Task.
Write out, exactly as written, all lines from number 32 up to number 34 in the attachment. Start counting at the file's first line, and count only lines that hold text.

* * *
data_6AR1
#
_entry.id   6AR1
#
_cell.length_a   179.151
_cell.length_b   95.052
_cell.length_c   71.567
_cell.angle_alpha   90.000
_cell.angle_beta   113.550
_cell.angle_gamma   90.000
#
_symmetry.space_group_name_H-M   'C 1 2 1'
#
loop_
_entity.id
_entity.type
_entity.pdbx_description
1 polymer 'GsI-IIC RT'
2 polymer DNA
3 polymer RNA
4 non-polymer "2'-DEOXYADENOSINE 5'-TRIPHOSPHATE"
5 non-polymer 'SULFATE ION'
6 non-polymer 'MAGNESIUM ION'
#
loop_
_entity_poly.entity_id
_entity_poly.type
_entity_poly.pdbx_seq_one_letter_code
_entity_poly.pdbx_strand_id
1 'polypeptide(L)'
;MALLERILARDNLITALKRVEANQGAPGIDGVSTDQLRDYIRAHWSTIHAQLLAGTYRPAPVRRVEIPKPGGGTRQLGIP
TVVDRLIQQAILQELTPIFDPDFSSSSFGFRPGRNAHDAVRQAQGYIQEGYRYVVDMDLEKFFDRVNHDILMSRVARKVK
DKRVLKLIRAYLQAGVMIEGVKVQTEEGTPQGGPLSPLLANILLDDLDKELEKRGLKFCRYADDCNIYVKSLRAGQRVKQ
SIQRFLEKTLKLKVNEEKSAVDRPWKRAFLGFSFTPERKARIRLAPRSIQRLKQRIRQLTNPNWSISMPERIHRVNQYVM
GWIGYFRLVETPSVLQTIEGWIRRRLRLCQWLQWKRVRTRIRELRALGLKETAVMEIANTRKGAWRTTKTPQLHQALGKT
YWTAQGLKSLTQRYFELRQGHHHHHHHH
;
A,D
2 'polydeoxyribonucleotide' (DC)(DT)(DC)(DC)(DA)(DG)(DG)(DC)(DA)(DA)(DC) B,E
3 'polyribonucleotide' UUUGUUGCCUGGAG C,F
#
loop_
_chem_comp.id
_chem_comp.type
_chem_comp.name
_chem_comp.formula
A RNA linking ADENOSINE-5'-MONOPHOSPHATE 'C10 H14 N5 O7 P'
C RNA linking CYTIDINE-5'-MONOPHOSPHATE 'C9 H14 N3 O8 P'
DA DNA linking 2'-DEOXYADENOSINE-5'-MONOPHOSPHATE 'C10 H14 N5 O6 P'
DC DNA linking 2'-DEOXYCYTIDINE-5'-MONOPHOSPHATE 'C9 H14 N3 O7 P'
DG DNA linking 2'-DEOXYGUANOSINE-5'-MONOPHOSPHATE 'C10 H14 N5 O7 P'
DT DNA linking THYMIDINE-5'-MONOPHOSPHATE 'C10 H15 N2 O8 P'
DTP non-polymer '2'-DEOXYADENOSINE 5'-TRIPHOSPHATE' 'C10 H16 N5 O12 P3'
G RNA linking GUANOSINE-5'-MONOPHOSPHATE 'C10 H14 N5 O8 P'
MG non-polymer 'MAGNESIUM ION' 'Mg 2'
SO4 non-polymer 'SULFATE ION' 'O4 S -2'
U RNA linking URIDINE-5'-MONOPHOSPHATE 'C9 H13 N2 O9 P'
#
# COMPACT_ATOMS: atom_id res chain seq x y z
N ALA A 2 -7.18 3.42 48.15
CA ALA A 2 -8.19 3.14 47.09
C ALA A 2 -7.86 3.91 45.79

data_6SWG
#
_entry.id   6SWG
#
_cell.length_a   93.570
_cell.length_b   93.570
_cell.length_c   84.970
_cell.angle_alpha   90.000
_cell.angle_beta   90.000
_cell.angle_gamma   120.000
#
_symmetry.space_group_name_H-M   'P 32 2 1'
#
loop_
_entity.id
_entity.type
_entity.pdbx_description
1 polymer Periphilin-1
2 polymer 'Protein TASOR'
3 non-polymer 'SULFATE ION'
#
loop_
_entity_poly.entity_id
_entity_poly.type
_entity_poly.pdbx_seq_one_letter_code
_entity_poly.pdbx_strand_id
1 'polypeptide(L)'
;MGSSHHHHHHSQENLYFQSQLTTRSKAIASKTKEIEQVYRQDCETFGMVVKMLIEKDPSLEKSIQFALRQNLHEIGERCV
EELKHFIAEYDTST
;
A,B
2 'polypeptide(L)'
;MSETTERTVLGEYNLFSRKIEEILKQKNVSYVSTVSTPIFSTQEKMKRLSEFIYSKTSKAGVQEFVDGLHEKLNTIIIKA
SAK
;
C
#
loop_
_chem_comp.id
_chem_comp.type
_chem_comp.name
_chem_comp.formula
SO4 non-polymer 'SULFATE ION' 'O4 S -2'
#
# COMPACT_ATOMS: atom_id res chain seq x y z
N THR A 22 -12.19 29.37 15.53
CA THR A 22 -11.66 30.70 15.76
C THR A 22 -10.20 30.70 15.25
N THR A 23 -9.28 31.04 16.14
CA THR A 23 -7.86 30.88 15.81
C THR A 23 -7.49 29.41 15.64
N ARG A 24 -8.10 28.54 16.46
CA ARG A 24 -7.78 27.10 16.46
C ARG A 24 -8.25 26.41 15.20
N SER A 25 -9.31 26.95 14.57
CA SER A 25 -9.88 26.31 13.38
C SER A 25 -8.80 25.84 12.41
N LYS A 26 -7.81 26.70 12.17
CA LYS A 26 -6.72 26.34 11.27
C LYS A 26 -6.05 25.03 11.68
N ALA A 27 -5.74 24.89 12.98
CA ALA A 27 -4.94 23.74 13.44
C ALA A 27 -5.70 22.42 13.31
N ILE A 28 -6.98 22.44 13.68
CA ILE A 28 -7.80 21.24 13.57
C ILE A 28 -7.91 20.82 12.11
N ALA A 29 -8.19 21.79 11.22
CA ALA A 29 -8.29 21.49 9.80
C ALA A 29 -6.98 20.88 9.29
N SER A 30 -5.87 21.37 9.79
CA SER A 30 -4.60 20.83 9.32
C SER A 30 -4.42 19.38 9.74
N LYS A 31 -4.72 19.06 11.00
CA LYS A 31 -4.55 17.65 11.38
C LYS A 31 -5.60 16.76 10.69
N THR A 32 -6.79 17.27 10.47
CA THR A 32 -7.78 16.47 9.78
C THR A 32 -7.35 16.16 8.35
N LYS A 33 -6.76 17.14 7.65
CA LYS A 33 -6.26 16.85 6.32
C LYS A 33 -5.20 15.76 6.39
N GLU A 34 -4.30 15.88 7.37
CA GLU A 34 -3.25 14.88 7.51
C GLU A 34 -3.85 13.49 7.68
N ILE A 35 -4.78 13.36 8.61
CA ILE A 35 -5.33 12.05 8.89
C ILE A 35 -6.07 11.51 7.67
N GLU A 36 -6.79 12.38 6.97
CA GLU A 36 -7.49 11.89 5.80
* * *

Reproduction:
TVVDRLIQQAILQELTPIFDPDFSSSSFGFRPGRNAHDAVRQAQGYIQEGYRYVVDMDLEKFFDRVNHDILMSRVARKVK
DKRVLKLIRAYLQAGVMIEGVKVQTEEGTPQGGPLSPLLANILLDDLDKELEKRGLKFCRYADDCNIYVKSLRAGQRVKQ
SIQRFLEKTLKLKVNEEKSAVDRPWKRAFLGFSFTPERKARIRLAPRSIQRLKQRIRQLTNPNWSISMPERIHRVNQYVM